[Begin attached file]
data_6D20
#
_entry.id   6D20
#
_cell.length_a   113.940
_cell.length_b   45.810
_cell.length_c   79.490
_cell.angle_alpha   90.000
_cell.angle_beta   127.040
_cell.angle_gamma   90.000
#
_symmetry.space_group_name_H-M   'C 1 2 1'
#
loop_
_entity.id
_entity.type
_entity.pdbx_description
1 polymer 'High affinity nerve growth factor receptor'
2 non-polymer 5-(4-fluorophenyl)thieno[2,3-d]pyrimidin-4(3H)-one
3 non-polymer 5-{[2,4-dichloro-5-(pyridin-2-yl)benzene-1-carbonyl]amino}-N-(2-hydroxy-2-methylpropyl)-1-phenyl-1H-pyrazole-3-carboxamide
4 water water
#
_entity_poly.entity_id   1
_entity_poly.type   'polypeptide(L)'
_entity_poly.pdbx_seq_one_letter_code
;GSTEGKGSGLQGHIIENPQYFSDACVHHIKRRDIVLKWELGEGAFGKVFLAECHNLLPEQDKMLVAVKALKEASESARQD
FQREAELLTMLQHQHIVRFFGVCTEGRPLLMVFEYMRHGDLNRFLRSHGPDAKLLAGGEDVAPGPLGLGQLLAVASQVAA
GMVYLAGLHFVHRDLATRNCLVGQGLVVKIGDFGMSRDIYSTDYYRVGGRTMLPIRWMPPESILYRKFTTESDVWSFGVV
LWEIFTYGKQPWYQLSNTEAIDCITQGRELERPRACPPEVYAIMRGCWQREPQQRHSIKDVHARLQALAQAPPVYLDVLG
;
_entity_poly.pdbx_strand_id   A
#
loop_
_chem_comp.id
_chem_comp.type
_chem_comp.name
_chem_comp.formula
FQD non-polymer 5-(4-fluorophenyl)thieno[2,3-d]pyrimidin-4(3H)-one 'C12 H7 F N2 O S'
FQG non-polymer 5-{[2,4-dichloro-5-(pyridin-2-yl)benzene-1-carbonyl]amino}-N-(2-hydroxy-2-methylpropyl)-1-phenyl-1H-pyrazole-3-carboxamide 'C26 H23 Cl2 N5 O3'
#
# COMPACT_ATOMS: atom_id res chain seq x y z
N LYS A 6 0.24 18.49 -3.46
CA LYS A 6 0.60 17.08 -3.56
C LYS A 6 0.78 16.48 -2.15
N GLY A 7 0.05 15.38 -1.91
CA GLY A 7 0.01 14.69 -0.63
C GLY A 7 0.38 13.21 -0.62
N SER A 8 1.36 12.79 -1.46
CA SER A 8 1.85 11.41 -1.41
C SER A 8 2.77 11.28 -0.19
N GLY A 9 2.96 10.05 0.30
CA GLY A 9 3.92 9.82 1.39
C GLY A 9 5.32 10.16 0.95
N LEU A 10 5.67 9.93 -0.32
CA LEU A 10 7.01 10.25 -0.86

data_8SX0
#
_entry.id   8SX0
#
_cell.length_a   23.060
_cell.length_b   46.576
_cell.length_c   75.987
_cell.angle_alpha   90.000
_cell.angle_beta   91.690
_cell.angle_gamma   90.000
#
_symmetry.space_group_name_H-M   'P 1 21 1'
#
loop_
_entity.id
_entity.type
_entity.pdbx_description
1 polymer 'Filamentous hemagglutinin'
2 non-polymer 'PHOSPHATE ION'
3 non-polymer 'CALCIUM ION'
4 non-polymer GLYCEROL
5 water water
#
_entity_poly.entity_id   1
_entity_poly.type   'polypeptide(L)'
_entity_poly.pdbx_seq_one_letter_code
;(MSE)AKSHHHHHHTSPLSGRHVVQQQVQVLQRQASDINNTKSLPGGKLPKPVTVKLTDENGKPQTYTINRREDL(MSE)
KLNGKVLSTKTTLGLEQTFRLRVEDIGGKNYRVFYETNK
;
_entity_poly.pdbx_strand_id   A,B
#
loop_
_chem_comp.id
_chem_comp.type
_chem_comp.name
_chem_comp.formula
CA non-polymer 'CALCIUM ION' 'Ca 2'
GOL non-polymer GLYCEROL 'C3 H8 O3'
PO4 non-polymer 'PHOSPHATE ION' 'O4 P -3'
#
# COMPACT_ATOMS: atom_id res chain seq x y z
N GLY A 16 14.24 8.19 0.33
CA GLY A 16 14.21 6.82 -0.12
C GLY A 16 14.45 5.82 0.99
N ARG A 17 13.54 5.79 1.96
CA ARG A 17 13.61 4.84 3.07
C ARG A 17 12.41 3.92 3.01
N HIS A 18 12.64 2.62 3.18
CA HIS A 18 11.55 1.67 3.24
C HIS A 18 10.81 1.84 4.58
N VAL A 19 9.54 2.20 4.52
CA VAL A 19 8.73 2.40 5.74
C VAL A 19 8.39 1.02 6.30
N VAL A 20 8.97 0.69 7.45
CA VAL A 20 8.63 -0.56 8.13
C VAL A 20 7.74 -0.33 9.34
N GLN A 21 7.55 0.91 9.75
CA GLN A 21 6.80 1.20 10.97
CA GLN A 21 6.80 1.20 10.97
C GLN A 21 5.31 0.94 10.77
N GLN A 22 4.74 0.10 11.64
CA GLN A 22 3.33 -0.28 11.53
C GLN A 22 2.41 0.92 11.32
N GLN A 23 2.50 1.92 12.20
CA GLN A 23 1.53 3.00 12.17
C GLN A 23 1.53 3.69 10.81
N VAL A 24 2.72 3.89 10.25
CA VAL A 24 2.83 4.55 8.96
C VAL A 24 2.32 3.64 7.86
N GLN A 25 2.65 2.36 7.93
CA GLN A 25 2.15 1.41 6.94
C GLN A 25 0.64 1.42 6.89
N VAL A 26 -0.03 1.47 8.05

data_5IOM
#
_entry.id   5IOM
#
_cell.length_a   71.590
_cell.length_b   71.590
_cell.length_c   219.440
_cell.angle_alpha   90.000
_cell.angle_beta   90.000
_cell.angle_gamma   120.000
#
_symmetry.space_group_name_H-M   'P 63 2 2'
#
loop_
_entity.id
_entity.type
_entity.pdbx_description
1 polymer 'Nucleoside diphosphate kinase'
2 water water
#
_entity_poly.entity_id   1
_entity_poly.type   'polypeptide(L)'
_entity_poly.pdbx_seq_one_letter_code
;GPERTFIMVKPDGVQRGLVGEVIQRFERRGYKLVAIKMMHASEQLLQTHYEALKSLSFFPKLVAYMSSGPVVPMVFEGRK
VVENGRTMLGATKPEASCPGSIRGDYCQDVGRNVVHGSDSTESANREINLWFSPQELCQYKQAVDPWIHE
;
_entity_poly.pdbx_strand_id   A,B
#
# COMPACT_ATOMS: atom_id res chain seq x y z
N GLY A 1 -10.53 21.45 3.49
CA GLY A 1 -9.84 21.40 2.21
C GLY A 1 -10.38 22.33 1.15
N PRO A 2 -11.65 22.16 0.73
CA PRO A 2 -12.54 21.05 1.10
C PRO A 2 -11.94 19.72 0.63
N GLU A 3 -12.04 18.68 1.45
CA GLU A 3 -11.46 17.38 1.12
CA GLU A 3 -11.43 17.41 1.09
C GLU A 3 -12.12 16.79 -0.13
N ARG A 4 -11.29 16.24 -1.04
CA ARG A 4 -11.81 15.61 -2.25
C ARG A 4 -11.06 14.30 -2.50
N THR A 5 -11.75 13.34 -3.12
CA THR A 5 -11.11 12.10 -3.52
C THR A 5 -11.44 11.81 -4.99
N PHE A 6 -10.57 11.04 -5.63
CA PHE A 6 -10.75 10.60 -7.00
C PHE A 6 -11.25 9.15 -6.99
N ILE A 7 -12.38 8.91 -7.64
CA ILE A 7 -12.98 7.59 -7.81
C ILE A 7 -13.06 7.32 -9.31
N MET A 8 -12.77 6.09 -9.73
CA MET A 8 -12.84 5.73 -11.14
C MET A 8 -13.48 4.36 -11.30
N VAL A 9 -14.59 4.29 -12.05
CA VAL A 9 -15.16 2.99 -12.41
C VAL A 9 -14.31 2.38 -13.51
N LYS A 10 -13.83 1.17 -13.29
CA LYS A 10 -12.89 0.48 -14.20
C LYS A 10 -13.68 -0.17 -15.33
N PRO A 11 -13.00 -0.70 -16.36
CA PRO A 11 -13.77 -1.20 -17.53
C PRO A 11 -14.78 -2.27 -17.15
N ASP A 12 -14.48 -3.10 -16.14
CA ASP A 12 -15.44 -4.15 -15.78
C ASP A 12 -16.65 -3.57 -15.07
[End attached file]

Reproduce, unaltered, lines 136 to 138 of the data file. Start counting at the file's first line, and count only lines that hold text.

_cell.angle_alpha   90.000
_cell.angle_beta   90.000
_cell.angle_gamma   120.000